The Department was intending to commence processing applications within 2 weeks of sponsorships being available (around the 3rd week in May).

The Department fully expects that the Subclass 870 visa may be used as an interim measure by parents waiting for the processing of their 173/143 applications. 870 visa applicants will not be refused on GTE grounds where 173/143 applications have been lodged.

Visitor Visas

We raised concerns that visitor visas are being refused where applicants have also lodged 300/309/100 visa applications; despite policy direction. The MIA will address this aspect by way of a separate written submission. 

Should you have a similar case, we would ask you to please provide the TRN, nationality of applicant and office which made the decision, to MIA Professional Support, so we can provide this feedback to the Department.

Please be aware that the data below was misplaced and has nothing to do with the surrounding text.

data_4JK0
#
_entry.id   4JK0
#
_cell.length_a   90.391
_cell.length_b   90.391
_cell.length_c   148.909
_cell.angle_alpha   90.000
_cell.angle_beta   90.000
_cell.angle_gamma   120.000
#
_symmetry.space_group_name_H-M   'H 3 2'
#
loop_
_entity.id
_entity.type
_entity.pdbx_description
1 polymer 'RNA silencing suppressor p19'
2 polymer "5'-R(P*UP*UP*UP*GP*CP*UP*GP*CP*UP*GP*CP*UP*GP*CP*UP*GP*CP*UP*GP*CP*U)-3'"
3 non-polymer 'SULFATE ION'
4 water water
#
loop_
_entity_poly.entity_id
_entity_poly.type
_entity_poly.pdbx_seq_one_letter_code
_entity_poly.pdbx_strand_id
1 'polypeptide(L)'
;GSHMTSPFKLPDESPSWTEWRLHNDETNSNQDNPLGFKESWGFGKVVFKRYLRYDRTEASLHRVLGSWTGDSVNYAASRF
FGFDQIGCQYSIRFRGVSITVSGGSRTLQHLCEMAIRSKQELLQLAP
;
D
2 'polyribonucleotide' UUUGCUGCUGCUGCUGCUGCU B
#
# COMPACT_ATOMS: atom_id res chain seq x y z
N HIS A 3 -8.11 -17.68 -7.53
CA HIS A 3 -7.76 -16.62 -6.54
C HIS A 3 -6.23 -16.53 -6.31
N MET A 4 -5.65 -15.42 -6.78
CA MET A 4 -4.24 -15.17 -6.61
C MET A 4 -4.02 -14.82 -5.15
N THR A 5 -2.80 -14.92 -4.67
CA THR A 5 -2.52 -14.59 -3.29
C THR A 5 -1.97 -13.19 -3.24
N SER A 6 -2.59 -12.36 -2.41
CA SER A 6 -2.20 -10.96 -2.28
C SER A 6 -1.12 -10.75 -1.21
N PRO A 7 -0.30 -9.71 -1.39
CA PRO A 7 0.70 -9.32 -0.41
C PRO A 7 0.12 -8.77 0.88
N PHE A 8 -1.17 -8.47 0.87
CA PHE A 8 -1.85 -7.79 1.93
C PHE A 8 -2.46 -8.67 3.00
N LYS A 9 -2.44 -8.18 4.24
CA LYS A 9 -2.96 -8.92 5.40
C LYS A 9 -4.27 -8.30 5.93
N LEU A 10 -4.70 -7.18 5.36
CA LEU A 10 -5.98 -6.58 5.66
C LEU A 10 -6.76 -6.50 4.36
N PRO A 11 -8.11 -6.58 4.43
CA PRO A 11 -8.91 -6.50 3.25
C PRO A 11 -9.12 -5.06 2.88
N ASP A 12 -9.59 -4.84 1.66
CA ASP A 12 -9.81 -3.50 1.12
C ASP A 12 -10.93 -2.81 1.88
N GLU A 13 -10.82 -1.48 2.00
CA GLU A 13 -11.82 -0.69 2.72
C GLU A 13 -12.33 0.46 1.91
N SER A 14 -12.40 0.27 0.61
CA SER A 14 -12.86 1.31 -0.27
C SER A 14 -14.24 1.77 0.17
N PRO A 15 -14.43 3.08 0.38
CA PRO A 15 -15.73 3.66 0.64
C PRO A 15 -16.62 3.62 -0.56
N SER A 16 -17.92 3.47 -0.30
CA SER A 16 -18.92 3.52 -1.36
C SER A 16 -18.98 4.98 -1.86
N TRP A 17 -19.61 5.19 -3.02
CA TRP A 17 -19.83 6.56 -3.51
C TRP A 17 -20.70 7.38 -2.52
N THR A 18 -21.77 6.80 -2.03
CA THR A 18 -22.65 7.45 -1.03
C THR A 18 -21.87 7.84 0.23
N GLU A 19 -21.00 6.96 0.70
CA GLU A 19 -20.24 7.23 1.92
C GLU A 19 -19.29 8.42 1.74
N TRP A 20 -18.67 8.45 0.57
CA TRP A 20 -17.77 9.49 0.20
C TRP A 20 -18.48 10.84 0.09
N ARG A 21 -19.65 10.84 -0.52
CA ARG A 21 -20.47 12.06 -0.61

Sponsorship arrangements to be rolled out to Partner and other Family Visas

It is intended that the new Sponsorship Legislation will in time be rolled out across other classes of family visas. At this stage, NO arrangements are in place to introduce the new sponsorship arrangements for partner visas.

We pointed out the 6-month provision within the enabling legislation.  The Assistant Secretary, Skilled & Family Visa Program Branch stated that, regarding Partner Visas, the 6 months would commence when other regulations had been tabled for the new Partner Visas.  Given the Caretaker conventions, there was no indication of when any future partner visa legislation would be drafted and introduced to Parliament.

We have received more recent advice on this matter, and it appears that there is still no implementation date for the Partner Visa changes at present.

We were also advised that Policy Instructions would be released before the implementation date of the new Partner Visa.

Current Partner visas

1st Stage – 82,000 applications are in the pipeline.

2nd Stage – 156,000 applications are in the pipeline.

Applications now ready for 2nd stage processing – 35,000.

The Department confirmed that they are doing everything possible to facilitate the smooth transition to permanent residency, given the long processing times of the partner visas.

The Migration program planning levels for 2019-20 for partner stream is 39,799 visas.  We will leave it to members to do their own math.